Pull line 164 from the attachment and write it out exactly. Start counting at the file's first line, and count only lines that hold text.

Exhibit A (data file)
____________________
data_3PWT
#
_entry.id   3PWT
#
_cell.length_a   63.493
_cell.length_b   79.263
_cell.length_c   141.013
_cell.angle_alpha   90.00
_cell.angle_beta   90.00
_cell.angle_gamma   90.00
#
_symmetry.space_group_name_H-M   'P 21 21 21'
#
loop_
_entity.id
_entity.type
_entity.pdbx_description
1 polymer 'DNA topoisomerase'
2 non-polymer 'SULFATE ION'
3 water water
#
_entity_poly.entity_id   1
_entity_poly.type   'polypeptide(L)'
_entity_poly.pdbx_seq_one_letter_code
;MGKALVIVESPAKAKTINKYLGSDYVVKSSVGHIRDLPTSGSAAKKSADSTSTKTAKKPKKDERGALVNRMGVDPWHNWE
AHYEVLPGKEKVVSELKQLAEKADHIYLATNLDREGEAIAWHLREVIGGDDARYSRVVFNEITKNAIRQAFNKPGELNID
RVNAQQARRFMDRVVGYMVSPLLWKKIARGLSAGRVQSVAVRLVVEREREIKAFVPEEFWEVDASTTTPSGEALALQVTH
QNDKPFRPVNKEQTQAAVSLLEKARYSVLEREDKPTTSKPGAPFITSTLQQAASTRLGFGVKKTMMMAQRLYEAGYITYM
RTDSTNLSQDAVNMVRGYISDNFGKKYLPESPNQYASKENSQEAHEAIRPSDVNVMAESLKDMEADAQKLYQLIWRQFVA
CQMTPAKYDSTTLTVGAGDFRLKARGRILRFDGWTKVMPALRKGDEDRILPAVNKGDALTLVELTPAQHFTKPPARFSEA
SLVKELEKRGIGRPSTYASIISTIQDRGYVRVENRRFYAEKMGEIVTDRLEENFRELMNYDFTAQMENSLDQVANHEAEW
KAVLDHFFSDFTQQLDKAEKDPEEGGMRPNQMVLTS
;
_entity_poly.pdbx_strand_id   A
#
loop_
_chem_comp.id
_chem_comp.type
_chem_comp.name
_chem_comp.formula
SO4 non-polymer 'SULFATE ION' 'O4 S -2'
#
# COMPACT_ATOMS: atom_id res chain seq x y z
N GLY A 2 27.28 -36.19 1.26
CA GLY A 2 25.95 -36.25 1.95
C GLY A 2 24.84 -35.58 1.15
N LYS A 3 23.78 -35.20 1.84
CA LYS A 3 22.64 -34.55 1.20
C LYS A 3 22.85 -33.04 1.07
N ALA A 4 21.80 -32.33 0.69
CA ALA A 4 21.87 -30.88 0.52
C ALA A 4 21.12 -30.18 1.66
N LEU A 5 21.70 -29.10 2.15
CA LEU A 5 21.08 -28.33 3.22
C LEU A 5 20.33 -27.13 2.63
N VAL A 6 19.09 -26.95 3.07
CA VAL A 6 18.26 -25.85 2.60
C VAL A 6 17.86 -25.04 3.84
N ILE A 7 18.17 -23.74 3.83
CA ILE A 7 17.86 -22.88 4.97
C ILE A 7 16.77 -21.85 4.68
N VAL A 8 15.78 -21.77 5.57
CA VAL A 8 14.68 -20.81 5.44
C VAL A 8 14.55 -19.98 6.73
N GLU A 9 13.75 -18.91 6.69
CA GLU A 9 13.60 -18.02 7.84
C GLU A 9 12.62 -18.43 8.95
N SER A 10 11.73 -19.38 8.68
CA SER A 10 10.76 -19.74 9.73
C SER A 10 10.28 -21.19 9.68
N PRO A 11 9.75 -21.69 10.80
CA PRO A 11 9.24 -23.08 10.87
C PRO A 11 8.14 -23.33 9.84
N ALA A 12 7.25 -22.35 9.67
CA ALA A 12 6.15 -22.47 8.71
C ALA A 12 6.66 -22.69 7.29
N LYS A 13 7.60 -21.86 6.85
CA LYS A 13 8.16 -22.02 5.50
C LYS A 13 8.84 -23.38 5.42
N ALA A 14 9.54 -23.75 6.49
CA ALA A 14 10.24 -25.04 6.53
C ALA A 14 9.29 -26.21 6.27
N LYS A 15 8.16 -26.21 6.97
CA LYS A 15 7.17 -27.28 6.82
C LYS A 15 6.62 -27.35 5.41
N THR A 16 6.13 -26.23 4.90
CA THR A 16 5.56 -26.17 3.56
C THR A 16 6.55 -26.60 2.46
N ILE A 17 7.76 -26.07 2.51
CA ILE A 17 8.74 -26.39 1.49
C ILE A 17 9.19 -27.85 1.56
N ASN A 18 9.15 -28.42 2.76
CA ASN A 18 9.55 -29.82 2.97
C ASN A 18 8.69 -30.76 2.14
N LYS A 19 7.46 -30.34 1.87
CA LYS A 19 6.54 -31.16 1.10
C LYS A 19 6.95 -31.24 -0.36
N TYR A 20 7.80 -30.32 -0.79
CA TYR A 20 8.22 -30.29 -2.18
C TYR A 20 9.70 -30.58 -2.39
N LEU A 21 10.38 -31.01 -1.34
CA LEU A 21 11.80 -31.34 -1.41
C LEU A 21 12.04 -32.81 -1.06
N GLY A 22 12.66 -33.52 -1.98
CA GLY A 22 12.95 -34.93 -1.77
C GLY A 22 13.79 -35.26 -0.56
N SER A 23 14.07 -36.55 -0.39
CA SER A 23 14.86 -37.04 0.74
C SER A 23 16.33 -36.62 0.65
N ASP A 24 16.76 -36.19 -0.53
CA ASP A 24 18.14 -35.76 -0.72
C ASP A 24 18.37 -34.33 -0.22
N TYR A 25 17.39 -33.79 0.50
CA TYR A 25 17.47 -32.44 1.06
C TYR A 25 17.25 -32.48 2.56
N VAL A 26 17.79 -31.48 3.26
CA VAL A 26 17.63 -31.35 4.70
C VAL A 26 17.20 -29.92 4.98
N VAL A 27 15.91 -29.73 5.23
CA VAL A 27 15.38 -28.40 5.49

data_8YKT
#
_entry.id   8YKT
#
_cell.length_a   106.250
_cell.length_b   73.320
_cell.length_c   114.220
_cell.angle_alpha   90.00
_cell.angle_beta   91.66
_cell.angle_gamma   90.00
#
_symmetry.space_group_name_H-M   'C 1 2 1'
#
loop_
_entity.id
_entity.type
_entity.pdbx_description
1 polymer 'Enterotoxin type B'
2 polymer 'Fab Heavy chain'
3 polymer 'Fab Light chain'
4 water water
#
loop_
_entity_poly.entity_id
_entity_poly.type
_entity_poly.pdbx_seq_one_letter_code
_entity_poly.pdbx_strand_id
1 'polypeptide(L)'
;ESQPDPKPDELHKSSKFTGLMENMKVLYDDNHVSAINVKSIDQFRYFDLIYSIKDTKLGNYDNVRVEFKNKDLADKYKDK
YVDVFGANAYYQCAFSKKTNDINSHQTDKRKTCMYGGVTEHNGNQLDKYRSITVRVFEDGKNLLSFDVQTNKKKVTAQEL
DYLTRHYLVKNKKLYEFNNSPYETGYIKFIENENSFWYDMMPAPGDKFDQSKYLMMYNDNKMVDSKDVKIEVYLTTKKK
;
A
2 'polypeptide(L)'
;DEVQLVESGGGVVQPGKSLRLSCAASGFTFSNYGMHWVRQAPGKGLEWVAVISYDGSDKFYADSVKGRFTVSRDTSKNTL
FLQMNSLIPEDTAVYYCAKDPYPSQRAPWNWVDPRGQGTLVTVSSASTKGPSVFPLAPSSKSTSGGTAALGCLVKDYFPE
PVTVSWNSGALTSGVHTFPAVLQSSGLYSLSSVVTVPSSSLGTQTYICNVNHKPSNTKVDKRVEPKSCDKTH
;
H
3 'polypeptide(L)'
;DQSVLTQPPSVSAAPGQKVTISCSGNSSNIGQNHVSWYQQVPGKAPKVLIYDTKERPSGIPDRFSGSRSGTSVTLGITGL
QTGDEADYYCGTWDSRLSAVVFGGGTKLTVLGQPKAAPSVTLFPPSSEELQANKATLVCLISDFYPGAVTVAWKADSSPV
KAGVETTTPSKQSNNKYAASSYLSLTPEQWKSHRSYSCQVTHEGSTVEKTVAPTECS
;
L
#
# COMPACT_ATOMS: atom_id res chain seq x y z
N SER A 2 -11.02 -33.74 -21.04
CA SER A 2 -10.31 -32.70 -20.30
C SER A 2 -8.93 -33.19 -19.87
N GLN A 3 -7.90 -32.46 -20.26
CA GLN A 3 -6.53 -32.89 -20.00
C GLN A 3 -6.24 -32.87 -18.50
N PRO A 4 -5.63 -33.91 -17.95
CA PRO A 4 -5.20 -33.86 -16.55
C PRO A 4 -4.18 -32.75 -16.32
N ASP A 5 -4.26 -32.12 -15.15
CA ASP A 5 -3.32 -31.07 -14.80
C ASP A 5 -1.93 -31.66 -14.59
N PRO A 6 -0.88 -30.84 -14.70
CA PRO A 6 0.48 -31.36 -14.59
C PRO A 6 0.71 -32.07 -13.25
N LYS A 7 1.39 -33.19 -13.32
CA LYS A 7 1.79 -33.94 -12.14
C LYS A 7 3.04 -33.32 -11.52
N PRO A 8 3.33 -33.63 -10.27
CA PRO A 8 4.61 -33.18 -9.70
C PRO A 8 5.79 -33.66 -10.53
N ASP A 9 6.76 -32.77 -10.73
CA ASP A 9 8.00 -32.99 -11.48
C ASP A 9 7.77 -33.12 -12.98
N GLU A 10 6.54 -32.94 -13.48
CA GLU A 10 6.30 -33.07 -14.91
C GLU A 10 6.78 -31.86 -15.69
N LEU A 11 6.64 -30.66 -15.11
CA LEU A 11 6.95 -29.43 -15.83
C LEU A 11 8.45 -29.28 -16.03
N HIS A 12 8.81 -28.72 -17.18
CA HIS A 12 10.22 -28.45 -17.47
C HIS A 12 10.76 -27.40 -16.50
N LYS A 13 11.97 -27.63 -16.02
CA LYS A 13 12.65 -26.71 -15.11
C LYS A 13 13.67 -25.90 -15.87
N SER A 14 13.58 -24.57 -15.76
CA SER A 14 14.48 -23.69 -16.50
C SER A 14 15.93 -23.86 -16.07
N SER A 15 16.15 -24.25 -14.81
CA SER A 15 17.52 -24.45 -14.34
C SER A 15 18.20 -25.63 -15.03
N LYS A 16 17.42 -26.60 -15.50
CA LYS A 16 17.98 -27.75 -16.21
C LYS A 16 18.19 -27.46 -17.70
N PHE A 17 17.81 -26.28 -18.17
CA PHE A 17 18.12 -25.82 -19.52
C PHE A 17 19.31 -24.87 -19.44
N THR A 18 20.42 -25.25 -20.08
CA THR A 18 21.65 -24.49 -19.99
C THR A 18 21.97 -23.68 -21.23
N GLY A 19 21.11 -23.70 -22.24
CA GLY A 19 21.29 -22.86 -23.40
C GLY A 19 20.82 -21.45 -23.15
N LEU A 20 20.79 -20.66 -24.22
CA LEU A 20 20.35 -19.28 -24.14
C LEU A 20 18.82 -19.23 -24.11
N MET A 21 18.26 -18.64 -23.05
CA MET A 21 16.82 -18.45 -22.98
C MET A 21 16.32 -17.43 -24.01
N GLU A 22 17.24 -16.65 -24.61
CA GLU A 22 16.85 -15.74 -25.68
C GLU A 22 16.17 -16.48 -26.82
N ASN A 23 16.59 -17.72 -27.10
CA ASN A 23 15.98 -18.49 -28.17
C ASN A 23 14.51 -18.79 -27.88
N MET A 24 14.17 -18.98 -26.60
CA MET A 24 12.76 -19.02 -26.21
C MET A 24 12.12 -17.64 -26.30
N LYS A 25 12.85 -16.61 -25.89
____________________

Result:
;